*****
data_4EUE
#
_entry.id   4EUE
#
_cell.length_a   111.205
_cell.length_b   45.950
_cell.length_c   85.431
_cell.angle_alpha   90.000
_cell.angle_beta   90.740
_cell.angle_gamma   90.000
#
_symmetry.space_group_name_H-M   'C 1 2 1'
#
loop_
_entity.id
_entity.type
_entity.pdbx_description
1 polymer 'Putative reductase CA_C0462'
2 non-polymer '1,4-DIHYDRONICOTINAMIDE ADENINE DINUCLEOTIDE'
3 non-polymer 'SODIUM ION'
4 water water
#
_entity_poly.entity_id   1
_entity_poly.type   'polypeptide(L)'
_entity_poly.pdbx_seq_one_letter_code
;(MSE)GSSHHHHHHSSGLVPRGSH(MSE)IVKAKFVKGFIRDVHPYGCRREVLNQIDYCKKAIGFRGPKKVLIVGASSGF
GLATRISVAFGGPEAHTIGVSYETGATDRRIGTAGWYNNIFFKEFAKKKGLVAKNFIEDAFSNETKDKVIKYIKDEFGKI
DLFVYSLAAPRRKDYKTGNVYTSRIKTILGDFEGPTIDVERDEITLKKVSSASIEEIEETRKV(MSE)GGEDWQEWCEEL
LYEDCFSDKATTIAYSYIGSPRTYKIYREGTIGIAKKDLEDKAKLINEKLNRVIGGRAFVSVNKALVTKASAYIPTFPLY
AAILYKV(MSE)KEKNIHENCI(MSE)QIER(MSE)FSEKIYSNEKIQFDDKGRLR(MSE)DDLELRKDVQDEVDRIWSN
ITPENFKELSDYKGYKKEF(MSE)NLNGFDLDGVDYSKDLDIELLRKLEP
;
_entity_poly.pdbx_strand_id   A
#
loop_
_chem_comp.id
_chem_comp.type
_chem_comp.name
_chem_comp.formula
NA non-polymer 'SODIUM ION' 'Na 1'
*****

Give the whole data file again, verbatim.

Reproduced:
data_4EUE
#
_entry.id   4EUE
#
_cell.length_a   111.205
_cell.length_b   45.950
_cell.length_c   85.431
_cell.angle_alpha   90.000
_cell.angle_beta   90.740
_cell.angle_gamma   90.000
#
_symmetry.space_group_name_H-M   'C 1 2 1'
#
loop_
_entity.id
_entity.type
_entity.pdbx_description
1 polymer 'Putative reductase CA_C0462'
2 non-polymer '1,4-DIHYDRONICOTINAMIDE ADENINE DINUCLEOTIDE'
3 non-polymer 'SODIUM ION'
4 water water
#
_entity_poly.entity_id   1
_entity_poly.type   'polypeptide(L)'
_entity_poly.pdbx_seq_one_letter_code
;(MSE)GSSHHHHHHSSGLVPRGSH(MSE)IVKAKFVKGFIRDVHPYGCRREVLNQIDYCKKAIGFRGPKKVLIVGASSGF
GLATRISVAFGGPEAHTIGVSYETGATDRRIGTAGWYNNIFFKEFAKKKGLVAKNFIEDAFSNETKDKVIKYIKDEFGKI
DLFVYSLAAPRRKDYKTGNVYTSRIKTILGDFEGPTIDVERDEITLKKVSSASIEEIEETRKV(MSE)GGEDWQEWCEEL
LYEDCFSDKATTIAYSYIGSPRTYKIYREGTIGIAKKDLEDKAKLINEKLNRVIGGRAFVSVNKALVTKASAYIPTFPLY
AAILYKV(MSE)KEKNIHENCI(MSE)QIER(MSE)FSEKIYSNEKIQFDDKGRLR(MSE)DDLELRKDVQDEVDRIWSN
ITPENFKELSDYKGYKKEF(MSE)NLNGFDLDGVDYSKDLDIELLRKLEP
;
_entity_poly.pdbx_strand_id   A
#
loop_
_chem_comp.id
_chem_comp.type
_chem_comp.name
_chem_comp.formula
NA non-polymer 'SODIUM ION' 'Na 1'